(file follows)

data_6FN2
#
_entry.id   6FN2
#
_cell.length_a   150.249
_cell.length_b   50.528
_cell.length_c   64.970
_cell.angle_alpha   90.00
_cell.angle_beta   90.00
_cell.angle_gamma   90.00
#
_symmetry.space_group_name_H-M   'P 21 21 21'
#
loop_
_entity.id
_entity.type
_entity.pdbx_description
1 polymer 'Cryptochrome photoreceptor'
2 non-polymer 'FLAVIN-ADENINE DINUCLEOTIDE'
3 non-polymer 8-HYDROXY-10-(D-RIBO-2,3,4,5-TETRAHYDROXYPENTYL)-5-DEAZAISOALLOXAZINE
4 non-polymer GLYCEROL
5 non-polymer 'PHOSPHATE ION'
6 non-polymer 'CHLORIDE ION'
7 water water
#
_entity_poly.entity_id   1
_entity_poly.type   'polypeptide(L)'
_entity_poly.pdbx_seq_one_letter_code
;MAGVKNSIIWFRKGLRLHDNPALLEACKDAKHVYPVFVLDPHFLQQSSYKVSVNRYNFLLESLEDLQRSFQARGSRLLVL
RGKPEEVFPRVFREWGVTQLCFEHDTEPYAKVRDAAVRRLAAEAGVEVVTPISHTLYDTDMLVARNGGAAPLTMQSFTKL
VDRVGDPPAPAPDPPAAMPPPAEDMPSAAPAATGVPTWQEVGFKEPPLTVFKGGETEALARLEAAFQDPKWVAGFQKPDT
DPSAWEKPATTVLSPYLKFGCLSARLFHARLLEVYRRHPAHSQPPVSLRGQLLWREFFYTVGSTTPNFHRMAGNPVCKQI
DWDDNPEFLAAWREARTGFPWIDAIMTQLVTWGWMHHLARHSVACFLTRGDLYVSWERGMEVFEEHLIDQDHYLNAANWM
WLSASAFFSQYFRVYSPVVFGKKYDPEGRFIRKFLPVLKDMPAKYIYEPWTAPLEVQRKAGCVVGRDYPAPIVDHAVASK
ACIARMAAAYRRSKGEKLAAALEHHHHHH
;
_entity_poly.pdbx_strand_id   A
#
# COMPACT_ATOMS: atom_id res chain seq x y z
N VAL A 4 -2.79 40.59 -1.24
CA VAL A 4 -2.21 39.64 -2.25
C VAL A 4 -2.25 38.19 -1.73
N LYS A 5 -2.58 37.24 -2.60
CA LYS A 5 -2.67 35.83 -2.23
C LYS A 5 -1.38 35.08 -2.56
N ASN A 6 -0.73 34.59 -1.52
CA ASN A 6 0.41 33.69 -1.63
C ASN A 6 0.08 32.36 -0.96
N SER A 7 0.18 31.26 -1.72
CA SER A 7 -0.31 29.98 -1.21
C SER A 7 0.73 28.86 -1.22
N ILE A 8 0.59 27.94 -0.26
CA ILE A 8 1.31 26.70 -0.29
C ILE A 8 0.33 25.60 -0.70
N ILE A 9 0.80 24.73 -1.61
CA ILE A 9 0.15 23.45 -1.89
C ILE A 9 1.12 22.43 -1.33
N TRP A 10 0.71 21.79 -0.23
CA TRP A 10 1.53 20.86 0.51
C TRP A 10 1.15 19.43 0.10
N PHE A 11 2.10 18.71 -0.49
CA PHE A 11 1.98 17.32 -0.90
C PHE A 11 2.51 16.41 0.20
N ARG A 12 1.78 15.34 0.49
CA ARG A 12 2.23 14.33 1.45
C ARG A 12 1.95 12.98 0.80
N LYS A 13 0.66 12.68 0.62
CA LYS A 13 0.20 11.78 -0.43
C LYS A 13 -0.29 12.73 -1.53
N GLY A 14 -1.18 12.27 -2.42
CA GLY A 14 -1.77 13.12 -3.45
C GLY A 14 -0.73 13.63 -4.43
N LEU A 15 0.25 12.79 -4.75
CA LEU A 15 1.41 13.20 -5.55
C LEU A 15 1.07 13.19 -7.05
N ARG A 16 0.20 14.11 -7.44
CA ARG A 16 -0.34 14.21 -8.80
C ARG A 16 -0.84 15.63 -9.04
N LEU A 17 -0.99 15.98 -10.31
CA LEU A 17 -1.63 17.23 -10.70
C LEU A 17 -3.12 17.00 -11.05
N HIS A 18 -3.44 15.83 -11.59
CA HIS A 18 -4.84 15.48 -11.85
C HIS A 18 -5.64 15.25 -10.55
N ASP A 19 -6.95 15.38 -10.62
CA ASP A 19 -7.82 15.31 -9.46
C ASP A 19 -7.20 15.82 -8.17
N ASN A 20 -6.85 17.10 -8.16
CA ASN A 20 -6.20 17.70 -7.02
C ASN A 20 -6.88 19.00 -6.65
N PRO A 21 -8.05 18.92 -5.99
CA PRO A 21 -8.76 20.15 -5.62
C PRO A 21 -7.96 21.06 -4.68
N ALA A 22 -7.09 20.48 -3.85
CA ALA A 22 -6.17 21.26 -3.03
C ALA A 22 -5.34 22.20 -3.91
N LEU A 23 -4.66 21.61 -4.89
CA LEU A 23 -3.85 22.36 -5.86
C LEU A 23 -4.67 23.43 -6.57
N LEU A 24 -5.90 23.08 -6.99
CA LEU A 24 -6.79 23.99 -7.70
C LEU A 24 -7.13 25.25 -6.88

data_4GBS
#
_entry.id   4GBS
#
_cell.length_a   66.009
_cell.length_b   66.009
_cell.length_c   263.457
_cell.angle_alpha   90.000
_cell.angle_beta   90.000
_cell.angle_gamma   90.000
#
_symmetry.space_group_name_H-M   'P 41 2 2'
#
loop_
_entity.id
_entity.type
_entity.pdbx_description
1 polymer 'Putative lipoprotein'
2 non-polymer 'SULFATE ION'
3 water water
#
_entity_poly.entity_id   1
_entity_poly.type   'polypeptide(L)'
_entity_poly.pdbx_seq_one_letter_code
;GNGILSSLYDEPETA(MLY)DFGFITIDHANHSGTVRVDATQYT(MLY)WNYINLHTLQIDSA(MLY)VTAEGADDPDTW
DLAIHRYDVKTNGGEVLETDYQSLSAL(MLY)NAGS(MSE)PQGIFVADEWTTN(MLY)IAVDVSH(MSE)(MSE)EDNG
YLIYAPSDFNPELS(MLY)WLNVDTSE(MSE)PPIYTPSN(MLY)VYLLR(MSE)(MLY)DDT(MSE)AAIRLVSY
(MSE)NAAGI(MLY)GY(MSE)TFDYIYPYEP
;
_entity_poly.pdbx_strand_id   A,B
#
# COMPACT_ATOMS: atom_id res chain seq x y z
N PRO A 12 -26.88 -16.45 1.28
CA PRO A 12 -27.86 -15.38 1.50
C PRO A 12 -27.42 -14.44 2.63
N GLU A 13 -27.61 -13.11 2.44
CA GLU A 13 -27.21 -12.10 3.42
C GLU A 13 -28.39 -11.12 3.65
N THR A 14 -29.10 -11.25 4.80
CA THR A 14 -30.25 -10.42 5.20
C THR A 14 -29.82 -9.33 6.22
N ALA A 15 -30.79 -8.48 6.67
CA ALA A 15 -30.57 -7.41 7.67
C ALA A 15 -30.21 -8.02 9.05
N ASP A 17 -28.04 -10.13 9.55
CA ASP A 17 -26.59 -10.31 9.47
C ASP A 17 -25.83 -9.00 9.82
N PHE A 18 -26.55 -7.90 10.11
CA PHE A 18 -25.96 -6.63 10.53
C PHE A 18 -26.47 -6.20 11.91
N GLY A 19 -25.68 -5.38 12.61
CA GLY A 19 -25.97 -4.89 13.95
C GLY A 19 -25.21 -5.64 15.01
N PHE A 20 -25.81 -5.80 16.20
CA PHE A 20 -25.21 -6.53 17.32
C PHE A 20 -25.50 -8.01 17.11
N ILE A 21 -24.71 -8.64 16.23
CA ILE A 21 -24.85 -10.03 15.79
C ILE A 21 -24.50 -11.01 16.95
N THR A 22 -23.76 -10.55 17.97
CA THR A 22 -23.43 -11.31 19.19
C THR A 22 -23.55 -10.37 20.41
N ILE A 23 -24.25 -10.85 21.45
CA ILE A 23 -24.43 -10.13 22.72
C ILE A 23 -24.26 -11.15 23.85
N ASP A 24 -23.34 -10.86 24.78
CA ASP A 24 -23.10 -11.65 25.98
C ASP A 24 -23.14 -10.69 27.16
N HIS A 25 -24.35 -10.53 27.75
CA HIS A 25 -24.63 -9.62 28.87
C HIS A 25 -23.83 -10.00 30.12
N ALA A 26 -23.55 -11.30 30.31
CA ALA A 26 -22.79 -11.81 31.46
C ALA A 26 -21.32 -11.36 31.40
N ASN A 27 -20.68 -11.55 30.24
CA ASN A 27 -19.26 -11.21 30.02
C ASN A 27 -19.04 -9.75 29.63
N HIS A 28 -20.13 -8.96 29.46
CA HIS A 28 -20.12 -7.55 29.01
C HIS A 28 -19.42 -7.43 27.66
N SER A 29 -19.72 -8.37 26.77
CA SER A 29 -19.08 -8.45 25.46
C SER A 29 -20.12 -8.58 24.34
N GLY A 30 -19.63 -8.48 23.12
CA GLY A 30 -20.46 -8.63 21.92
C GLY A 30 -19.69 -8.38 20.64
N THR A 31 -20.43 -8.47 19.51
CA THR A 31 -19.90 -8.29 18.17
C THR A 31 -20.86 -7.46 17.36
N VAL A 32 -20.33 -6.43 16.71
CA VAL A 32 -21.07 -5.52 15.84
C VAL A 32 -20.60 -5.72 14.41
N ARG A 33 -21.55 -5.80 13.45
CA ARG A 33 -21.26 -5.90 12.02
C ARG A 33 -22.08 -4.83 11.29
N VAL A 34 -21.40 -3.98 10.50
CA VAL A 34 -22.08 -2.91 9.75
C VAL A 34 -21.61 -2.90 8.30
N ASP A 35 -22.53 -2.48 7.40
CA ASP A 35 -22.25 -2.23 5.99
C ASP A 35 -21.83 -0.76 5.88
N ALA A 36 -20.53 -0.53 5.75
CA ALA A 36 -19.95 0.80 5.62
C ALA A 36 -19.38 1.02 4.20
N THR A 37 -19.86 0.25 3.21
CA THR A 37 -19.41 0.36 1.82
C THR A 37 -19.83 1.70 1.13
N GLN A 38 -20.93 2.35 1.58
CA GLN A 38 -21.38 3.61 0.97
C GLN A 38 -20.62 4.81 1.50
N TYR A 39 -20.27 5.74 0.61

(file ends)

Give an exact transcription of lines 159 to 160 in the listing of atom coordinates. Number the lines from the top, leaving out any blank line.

N ILE A 21 -24.71 -8.64 16.23
CA ILE A 21 -24.85 -10.03 15.79